Common sense and willingness to learn and practise go a long way to safe riding.. experience is also important..


I appreciate everyones input!~


Thank you and God Bless!



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Hi Stewart,


The RT was my choice to get back into riding after 17 years away from the two-wheeled world. The salesman, a retired CO highway patrol colonel, watched me take off on my first test ride and turned to a friend who accompanied me and said "Oh yea, he'll be fine!"


I started out on dirt bikes then segued to street bikes with my last one being an '81 GW. There's a certain amount of balance, awareness, and innate ability that never leaves you IF you really were into riding in the first place. Based on what you wrote, I suspect that your friend has the essentials and needs only your advice and companionship as he reenters this wonderful pasttime.


Good luck and best wishes to both of you! :thumbsup:

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Do warn your friend that he will drop the bike at least once. The RT is a top-heavy beast, especially with a full tank. Warn him about the dry clutch, too.

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I don't post here often, but I hope to change that in the future.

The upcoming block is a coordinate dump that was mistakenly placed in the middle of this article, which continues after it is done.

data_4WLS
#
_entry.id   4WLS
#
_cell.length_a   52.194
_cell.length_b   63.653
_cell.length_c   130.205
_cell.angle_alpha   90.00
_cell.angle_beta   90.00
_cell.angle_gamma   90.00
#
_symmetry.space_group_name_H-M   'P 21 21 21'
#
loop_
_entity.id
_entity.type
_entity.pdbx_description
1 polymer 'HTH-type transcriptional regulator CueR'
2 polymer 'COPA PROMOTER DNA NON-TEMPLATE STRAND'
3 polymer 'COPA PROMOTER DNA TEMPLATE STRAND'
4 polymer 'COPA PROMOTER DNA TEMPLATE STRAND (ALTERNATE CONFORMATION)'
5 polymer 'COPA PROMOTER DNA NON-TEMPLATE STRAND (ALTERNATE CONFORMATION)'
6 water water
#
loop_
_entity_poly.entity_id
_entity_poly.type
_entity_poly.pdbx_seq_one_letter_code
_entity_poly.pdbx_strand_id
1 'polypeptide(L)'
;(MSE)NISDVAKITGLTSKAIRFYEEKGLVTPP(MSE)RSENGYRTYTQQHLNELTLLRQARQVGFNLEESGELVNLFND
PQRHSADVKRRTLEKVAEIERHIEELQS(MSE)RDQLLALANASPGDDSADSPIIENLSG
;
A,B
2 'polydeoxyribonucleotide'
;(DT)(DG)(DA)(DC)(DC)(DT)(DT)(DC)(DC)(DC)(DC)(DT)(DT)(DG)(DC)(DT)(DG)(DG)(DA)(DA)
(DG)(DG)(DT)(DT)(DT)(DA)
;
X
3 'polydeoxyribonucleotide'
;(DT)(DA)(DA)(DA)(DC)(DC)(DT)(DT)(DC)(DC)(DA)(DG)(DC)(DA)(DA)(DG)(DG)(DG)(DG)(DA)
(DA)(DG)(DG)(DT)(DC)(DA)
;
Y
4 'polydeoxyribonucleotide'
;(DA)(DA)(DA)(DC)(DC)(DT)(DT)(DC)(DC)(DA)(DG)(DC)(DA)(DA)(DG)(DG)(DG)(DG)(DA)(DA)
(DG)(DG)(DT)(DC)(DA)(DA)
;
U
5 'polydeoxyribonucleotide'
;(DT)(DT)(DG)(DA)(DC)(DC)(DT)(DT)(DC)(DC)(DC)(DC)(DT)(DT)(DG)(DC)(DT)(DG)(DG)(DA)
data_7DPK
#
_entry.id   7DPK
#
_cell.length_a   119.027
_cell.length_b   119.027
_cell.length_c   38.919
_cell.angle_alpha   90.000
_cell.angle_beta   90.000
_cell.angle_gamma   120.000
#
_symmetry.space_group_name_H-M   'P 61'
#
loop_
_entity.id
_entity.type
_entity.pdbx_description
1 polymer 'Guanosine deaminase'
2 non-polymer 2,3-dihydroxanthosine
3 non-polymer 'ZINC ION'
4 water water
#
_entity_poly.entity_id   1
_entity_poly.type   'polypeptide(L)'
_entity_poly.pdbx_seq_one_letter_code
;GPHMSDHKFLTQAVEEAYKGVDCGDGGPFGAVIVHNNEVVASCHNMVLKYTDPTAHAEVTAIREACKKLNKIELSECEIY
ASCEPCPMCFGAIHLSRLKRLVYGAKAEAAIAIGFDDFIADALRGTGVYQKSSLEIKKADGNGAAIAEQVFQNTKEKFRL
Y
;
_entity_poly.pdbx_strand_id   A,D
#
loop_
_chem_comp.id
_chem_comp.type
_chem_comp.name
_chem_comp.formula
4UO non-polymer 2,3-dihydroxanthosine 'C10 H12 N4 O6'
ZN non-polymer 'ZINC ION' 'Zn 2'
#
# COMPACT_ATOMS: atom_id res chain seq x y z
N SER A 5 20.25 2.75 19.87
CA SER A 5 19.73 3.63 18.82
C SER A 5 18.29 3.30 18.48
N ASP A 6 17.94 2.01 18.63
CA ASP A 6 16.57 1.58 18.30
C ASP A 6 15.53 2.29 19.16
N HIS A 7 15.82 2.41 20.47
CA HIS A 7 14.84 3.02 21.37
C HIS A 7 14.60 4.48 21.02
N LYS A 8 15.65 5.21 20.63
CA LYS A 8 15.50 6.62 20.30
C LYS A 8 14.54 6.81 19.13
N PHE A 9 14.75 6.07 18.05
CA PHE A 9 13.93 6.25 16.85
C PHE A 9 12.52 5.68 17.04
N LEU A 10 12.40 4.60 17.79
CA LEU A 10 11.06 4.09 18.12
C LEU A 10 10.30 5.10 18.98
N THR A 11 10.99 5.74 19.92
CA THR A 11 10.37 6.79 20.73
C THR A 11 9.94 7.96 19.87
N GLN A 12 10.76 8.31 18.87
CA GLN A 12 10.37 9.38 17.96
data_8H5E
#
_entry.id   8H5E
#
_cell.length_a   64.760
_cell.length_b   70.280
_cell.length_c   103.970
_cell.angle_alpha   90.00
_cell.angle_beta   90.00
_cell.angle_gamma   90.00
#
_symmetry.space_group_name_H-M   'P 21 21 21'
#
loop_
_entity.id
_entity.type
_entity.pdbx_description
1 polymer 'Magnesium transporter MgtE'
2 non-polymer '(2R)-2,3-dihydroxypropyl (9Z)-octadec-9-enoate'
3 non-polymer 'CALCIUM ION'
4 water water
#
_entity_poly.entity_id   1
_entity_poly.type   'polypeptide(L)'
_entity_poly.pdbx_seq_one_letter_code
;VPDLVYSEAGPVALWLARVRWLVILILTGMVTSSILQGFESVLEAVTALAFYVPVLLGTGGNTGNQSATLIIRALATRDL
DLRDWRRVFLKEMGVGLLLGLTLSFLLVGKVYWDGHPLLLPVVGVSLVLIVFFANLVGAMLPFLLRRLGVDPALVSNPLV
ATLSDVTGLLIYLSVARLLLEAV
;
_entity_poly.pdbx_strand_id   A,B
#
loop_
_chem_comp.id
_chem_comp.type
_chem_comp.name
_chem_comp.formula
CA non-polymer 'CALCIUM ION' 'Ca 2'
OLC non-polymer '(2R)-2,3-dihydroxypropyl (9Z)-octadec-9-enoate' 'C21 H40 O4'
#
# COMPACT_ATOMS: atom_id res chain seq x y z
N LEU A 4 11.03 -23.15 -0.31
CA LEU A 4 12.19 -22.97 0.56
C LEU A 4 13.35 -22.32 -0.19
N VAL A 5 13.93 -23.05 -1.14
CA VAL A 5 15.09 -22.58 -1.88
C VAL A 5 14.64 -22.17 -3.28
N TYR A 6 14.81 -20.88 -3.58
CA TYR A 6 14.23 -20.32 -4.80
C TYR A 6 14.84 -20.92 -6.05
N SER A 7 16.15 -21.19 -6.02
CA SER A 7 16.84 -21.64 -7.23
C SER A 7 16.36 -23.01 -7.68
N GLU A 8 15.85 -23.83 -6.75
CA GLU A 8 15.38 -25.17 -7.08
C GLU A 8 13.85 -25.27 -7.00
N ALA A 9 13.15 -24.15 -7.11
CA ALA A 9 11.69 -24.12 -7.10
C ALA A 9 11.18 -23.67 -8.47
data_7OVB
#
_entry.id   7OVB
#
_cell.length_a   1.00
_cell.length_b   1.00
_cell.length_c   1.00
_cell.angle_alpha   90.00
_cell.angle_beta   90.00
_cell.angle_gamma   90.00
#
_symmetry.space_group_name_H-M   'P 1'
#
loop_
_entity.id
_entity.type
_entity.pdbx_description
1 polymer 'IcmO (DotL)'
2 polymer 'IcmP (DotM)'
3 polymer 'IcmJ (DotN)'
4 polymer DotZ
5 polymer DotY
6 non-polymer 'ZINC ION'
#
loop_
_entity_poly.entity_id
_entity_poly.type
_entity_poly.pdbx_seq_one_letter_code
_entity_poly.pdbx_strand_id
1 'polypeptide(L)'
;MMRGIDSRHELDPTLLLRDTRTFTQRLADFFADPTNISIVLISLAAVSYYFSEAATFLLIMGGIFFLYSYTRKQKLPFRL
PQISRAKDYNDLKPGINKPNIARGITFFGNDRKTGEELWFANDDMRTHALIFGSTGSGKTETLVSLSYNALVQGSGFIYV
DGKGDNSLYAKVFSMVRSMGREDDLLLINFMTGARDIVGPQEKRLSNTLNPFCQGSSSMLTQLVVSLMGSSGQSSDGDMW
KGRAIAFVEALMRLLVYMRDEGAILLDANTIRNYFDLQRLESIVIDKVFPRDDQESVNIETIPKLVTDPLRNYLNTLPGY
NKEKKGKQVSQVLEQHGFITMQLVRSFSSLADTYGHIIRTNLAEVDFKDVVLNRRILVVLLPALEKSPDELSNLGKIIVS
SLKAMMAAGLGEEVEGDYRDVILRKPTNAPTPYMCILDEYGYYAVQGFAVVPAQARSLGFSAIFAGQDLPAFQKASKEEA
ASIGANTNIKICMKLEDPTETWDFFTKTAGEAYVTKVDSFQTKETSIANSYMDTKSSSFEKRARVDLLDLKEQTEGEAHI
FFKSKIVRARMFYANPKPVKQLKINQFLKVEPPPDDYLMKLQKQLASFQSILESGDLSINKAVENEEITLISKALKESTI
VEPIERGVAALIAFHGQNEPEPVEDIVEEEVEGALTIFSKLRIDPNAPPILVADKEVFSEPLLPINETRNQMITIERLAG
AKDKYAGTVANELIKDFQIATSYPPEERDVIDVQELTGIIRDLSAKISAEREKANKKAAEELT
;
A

I had never ridden a motorcycle in my life prior to 2005. Took my safety course on a Buell Blast in a parking lot, got my license and went over to the BMW dealer and rode off the lot on a used 2004 R1150RT. I did drop it once trying to get it on the center stand pretty early on so +1 on Bill's comment.


I would think your friend will do just fine.

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When you sell him the bike, suggest some parking lot time.

Practice start/stop/foot down, turns, signaling/cancel etc.


When it becomes second nature to stop, downshift, foot down, start and shift w/out issues venture on the road.


Taking a route w/few stops to give him a chance to get some sea legs and where he can practice accel/decel, passing/turns etc.


After that it up to him to practice.

Best wishes.

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  • 2 weeks later...

Let him take the basic MSFcourse. He'll be on 200-250cc bikes. Light. Easy to handle and maneuver. Once he's done, take him immediately out to an empty parking lot and let him try your bike around the perimeter and doing some light swerving through the marked parking stalls. That should give him an idea if he's ready for this kind of weight. He may decide to go with something lighter. He may buy your bike so he doesn't lose out AND something lighter for his first couple thousand miles, before he transitions to the RT and sells the lighter bike. Who knows? But if you trust his judgment, bring him into the equation. Just help him compare a learners bike vs. a 660-lb sport touring rig.